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Oscars on scrapping Batkid segment: In a live show, ‘hard decisions sometimes must be made’

Five-year-old leukemia survivor Miles, dressed as “Batkid” arrives with Batman to rescue a “woman in distress” as part of a day arranged by the Make-A-Wish Foundation in San Francisco. (Robert Galbraith/Reuters)

After conspiracy theories and rumors took over Wednesday night about why the Oscars cut a segment that would have starred Batkid (the five-year-old leukemia survivor who captured the world’s heart last year when the Make-A-Wish Foundation let him play superhero and save San Francisco), the Academy is responding to the change in plans.

“Due to the nature of a live show, hard decisions sometimes must be made which require the Academy to cut segments due to the logistics of production,” an academy spokesperson said in a statement.

Chris Evans speaks on stage during the Oscars at the Dolby Theatre.(Kevin Winter/Getty Images) Chris Evans speaks on stage during the Oscars at the Dolby Theatre.(Kevin Winter/Getty Images)

According to reports, “Spiderman” star Andrew Garfield was scheduled to take the stage for a surprise segment and introduce Batkid — a.k.a. adorable Miles Scott — before the video clip about movie heroes. Obviously, that never happened, because you would have noticed the Dolby Theatre erupting in applause and tears. Instead, the segment was cut; the Scott family got a replacement  trip to Disneyland; and Chris Evans filled in for Garfield, who was mysteriously absent even though ABC had confirmed him earlier as a presenter.

Rumors started spreading about Garfield’s absence, which raised eyebrows. However, as the Academy’s statement continued: “Andrew Garfield understood that his segment had to be omitted, and he drove to Disneyland on Monday to spend time with 5-year-old Miles Scott (Batkid) and his family.”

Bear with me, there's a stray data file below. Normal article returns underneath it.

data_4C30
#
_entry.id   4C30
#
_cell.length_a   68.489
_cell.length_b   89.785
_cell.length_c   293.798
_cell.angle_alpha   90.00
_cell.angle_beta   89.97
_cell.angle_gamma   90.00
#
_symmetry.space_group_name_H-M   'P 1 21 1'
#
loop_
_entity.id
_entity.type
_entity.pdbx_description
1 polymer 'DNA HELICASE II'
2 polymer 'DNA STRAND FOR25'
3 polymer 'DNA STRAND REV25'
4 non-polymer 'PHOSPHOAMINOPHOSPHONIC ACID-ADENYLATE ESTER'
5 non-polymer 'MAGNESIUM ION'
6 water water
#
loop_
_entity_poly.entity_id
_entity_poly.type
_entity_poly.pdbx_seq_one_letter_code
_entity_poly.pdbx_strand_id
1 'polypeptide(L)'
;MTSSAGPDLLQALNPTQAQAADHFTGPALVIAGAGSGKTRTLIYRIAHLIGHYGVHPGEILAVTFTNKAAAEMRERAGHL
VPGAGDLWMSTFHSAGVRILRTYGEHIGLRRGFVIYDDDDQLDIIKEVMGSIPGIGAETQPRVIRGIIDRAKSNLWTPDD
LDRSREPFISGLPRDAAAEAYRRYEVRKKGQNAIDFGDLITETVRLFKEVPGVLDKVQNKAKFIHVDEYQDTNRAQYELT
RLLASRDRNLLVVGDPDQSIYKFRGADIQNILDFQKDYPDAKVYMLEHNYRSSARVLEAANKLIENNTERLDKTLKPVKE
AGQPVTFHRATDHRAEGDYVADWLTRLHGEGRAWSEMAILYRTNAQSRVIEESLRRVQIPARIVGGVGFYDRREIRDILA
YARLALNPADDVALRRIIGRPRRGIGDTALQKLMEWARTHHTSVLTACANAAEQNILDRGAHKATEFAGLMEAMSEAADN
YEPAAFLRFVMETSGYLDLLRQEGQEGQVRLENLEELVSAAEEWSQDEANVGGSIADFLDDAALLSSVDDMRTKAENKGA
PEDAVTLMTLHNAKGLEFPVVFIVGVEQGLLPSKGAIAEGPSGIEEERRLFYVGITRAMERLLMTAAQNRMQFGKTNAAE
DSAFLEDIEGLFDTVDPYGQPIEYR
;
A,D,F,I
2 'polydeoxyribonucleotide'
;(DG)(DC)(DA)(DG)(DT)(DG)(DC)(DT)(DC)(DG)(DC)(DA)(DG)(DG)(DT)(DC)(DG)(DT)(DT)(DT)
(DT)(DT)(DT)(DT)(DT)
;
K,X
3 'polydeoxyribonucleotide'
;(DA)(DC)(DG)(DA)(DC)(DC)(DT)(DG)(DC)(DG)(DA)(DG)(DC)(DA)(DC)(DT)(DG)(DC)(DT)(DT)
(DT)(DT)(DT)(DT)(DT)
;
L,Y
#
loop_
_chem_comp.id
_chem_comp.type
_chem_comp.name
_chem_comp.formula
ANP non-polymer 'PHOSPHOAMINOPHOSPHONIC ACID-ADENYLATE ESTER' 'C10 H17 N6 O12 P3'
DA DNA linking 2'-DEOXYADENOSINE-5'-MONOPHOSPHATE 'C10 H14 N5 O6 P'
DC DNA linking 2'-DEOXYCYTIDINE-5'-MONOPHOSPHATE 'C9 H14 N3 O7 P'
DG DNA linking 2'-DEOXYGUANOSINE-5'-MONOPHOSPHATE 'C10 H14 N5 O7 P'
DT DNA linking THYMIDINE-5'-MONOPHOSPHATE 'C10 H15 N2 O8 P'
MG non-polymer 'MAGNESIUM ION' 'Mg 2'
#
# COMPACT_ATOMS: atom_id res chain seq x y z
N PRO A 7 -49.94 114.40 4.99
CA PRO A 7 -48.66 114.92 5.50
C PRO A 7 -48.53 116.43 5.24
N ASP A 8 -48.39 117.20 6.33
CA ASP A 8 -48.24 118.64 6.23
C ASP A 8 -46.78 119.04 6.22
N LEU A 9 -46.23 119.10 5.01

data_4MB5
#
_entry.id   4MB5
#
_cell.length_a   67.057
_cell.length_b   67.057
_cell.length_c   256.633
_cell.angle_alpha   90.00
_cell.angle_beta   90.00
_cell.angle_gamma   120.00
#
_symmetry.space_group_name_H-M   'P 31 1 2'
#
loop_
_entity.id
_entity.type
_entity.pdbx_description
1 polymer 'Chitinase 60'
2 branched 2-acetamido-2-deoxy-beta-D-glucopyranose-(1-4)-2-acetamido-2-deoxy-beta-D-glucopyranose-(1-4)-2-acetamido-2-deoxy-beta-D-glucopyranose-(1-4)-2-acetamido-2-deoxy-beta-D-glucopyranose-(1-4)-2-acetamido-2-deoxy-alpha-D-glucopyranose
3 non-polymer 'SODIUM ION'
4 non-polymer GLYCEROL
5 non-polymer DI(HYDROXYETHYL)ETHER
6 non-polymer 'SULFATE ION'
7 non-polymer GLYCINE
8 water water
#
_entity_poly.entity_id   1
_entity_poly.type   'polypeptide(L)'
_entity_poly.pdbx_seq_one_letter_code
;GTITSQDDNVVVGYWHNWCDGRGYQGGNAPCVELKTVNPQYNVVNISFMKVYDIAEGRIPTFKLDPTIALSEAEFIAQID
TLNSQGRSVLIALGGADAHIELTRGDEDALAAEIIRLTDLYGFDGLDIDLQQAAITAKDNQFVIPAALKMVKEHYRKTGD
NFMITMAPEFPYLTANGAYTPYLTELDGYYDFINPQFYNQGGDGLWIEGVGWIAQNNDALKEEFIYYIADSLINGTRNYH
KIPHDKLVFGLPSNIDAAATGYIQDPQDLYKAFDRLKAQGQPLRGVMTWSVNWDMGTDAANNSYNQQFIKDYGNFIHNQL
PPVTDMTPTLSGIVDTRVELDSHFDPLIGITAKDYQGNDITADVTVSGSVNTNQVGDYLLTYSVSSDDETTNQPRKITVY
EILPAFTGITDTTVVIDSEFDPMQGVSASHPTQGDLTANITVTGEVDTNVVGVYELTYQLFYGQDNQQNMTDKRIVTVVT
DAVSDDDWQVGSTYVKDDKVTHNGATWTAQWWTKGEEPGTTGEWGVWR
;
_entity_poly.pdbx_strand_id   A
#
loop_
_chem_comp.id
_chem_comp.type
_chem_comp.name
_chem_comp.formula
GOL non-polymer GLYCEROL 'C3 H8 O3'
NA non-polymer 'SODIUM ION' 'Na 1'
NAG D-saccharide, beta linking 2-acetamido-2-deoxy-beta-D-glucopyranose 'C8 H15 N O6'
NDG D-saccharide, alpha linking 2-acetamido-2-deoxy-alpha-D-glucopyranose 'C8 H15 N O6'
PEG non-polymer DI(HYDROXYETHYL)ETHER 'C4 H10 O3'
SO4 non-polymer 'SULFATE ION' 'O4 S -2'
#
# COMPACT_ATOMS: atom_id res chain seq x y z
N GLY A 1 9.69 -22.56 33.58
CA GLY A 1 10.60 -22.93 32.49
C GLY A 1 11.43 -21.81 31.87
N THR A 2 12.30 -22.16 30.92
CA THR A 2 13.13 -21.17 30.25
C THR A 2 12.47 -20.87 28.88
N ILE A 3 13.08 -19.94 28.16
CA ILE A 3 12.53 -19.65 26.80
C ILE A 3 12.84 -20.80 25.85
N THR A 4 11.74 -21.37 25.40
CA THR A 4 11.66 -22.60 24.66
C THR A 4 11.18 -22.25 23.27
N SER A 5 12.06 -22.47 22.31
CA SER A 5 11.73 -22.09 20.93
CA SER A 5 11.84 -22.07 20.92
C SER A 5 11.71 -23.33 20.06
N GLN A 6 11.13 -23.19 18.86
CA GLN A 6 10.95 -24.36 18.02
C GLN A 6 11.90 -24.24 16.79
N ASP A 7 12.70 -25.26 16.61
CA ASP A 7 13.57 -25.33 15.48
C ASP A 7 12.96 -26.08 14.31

The Oscars telecast, by all accounts a success, started getting some retroactive negative publicity on Wednesday when Mashable got hold of a photo from Miles at Saturday’s rehearsal, where a giant sign on stage spells out “Batkid.”

Miles’ mother, Natalie Scott, gave an interview to the International Business Times and said she had no idea about the reasons behind the quick cancellation. She said it all was “kind of a disappointment,” but Miles still had a fun trip to Southern California. A Make-A-Wish rep told Mashable the foundation had nothing to do with the potential Oscars appearance.

In a statement, Garfield’s rep said Andrew and Miles were “equally upset” when the segment was scrapped. “Andrew prepared a segment for the Oscars to honor Miles Scott as the true hero that he is. As some point overnight on Saturday/Sunday morning, it was decided by those running the show that the segment didn’t work in the ceremony,” the rep said, adding that Garfield went Disneyland to visit Miles on Monday.

Lesson learned: If you’re going to tug at people’s heartstrings with an appearance from a beloved small child, it’s best to go through with the plan.

(This post has been updated.)

Emily Yahr covers pop culture and entertainment for the Post. Follow her on Twitter @EmilyYahr.



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